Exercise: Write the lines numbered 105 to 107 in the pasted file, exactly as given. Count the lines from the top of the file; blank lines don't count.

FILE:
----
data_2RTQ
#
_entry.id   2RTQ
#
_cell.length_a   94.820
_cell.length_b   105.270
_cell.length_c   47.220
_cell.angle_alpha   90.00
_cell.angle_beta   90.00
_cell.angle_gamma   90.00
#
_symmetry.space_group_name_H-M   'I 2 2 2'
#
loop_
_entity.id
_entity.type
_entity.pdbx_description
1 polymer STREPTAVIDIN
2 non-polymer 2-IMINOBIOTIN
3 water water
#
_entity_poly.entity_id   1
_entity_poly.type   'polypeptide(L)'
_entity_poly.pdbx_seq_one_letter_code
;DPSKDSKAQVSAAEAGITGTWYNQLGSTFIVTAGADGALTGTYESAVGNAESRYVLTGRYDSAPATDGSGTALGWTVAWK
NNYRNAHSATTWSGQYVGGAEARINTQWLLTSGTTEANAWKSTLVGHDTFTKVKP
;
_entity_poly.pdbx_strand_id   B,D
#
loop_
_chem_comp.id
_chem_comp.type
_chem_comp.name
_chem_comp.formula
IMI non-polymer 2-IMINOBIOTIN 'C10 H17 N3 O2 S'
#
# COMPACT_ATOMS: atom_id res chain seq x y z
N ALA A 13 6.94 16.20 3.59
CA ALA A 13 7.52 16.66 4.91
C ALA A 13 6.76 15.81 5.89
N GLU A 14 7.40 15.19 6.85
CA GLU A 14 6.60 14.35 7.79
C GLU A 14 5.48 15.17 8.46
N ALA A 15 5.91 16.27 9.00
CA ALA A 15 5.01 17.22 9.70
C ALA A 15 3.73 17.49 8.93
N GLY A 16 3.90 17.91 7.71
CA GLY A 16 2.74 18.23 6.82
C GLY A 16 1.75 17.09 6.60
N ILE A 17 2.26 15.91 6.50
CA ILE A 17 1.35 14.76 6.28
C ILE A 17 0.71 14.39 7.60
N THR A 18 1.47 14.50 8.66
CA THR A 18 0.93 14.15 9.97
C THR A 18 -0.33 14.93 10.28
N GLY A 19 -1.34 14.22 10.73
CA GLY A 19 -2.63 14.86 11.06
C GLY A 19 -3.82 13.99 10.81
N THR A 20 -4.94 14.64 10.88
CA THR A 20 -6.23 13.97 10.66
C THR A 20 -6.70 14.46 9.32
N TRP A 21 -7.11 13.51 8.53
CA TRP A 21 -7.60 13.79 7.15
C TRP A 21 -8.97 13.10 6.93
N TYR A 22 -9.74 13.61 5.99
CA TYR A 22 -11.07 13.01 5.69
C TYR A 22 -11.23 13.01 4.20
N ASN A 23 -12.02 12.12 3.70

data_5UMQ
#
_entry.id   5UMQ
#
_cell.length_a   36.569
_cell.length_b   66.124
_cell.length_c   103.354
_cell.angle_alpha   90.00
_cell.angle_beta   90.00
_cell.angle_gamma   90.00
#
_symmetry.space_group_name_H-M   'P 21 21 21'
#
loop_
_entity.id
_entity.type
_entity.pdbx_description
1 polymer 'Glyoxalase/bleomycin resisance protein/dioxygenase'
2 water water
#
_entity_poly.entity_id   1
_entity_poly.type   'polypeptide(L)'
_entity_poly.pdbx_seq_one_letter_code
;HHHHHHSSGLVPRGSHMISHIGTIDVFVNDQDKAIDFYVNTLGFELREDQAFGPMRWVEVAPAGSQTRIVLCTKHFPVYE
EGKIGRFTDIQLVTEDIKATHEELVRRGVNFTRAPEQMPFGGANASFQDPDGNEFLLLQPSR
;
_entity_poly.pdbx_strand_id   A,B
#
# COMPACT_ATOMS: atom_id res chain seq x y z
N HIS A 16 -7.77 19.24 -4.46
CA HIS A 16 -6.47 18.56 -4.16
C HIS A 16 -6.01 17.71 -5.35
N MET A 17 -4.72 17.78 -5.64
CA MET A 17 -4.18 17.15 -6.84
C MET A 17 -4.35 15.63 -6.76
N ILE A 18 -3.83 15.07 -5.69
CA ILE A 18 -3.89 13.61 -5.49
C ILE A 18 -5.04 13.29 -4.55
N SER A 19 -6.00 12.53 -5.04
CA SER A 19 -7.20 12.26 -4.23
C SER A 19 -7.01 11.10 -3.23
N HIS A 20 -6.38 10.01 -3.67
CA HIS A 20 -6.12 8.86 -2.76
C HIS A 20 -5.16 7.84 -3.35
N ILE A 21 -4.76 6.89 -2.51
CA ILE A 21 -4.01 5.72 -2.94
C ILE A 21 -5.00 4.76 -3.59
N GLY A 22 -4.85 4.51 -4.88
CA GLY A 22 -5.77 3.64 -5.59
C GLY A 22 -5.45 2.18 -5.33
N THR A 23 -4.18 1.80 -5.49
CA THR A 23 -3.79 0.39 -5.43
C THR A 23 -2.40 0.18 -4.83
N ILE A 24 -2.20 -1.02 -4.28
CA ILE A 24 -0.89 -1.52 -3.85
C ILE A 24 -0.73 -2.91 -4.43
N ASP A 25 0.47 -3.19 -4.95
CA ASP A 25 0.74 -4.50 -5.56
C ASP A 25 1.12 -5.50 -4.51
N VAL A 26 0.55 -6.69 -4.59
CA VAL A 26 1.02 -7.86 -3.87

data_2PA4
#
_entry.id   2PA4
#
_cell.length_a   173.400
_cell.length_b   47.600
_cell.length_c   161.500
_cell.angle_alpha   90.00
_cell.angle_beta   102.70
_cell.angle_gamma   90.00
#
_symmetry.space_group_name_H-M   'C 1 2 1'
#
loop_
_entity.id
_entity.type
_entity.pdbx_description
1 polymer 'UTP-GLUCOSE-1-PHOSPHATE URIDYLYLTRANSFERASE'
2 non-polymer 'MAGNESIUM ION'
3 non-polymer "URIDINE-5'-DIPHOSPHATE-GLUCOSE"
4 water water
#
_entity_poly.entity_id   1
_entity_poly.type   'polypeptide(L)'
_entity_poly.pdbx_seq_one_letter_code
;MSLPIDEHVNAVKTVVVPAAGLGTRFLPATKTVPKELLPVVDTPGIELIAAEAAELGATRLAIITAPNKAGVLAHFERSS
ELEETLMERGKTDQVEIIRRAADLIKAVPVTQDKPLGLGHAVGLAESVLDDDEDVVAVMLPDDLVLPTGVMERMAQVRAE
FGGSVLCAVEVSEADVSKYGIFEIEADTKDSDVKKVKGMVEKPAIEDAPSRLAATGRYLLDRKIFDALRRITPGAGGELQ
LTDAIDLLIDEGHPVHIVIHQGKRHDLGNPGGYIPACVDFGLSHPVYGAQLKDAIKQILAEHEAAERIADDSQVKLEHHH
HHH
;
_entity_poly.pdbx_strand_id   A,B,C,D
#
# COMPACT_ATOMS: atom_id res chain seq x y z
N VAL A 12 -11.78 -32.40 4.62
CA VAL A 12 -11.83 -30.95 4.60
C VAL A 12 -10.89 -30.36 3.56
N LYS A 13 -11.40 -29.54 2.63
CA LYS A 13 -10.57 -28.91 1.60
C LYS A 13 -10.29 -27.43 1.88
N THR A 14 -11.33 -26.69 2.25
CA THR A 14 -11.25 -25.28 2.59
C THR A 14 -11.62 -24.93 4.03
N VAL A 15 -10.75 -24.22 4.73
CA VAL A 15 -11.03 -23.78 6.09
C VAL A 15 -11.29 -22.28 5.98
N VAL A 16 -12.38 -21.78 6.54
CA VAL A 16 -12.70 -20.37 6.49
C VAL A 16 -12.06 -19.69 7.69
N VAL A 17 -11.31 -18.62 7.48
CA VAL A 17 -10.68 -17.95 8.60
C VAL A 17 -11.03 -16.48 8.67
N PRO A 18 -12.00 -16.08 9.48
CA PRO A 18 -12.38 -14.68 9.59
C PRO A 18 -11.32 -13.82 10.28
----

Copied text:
CA ILE A 18 -3.89 13.61 -5.49
C ILE A 18 -5.04 13.29 -4.55
N SER A 19 -6.00 12.53 -5.04